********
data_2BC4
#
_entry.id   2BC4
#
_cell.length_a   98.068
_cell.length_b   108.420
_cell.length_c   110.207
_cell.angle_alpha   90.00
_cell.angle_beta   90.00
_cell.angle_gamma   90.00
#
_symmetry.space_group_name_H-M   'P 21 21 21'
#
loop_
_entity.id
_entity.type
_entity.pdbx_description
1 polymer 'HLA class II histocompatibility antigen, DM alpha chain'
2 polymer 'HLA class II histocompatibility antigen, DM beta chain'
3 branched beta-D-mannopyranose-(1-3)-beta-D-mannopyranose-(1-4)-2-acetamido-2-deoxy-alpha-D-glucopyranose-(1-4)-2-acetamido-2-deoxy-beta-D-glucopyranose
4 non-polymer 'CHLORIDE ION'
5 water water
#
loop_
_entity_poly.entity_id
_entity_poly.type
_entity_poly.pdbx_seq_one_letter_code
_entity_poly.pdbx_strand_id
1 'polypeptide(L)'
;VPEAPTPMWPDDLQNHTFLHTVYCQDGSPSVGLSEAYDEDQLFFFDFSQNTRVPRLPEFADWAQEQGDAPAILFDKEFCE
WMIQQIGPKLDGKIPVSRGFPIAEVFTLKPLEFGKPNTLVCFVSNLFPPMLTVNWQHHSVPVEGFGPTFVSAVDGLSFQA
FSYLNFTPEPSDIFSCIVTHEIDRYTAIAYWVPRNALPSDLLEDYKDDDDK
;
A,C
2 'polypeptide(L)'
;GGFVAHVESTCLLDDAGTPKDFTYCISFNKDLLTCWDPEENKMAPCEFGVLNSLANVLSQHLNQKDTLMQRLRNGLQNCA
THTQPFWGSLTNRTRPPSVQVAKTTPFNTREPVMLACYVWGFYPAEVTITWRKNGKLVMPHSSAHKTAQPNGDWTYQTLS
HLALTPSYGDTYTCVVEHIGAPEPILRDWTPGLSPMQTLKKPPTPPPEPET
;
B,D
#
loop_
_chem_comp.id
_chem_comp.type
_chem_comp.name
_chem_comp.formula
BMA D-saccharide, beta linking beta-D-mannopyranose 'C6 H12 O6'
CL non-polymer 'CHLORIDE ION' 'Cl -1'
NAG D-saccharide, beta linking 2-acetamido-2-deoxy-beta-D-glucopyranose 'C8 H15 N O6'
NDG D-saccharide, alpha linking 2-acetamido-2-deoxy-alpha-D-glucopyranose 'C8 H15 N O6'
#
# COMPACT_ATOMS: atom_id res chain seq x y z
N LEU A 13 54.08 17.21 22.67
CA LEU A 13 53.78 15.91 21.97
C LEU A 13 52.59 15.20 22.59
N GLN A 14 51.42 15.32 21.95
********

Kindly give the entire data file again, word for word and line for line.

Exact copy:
data_2BC4
#
_entry.id   2BC4
#
_cell.length_a   98.068
_cell.length_b   108.420
_cell.length_c   110.207
_cell.angle_alpha   90.00
_cell.angle_beta   90.00
_cell.angle_gamma   90.00
#
_symmetry.space_group_name_H-M   'P 21 21 21'
#
loop_
_entity.id
_entity.type
_entity.pdbx_description
1 polymer 'HLA class II histocompatibility antigen, DM alpha chain'
2 polymer 'HLA class II histocompatibility antigen, DM beta chain'
3 branched beta-D-mannopyranose-(1-3)-beta-D-mannopyranose-(1-4)-2-acetamido-2-deoxy-alpha-D-glucopyranose-(1-4)-2-acetamido-2-deoxy-beta-D-glucopyranose
4 non-polymer 'CHLORIDE ION'
5 water water
#
loop_
_entity_poly.entity_id
_entity_poly.type
_entity_poly.pdbx_seq_one_letter_code
_entity_poly.pdbx_strand_id
1 'polypeptide(L)'
;VPEAPTPMWPDDLQNHTFLHTVYCQDGSPSVGLSEAYDEDQLFFFDFSQNTRVPRLPEFADWAQEQGDAPAILFDKEFCE
WMIQQIGPKLDGKIPVSRGFPIAEVFTLKPLEFGKPNTLVCFVSNLFPPMLTVNWQHHSVPVEGFGPTFVSAVDGLSFQA
FSYLNFTPEPSDIFSCIVTHEIDRYTAIAYWVPRNALPSDLLEDYKDDDDK
;
A,C
2 'polypeptide(L)'
;GGFVAHVESTCLLDDAGTPKDFTYCISFNKDLLTCWDPEENKMAPCEFGVLNSLANVLSQHLNQKDTLMQRLRNGLQNCA
THTQPFWGSLTNRTRPPSVQVAKTTPFNTREPVMLACYVWGFYPAEVTITWRKNGKLVMPHSSAHKTAQPNGDWTYQTLS
HLALTPSYGDTYTCVVEHIGAPEPILRDWTPGLSPMQTLKKPPTPPPEPET
;
B,D
#
loop_
_chem_comp.id
_chem_comp.type
_chem_comp.name
_chem_comp.formula
BMA D-saccharide, beta linking beta-D-mannopyranose 'C6 H12 O6'
CL non-polymer 'CHLORIDE ION' 'Cl -1'
NAG D-saccharide, beta linking 2-acetamido-2-deoxy-beta-D-glucopyranose 'C8 H15 N O6'
NDG D-saccharide, alpha linking 2-acetamido-2-deoxy-alpha-D-glucopyranose 'C8 H15 N O6'
#
# COMPACT_ATOMS: atom_id res chain seq x y z
N LEU A 13 54.08 17.21 22.67
CA LEU A 13 53.78 15.91 21.97
C LEU A 13 52.59 15.20 22.59
N GLN A 14 51.42 15.32 21.95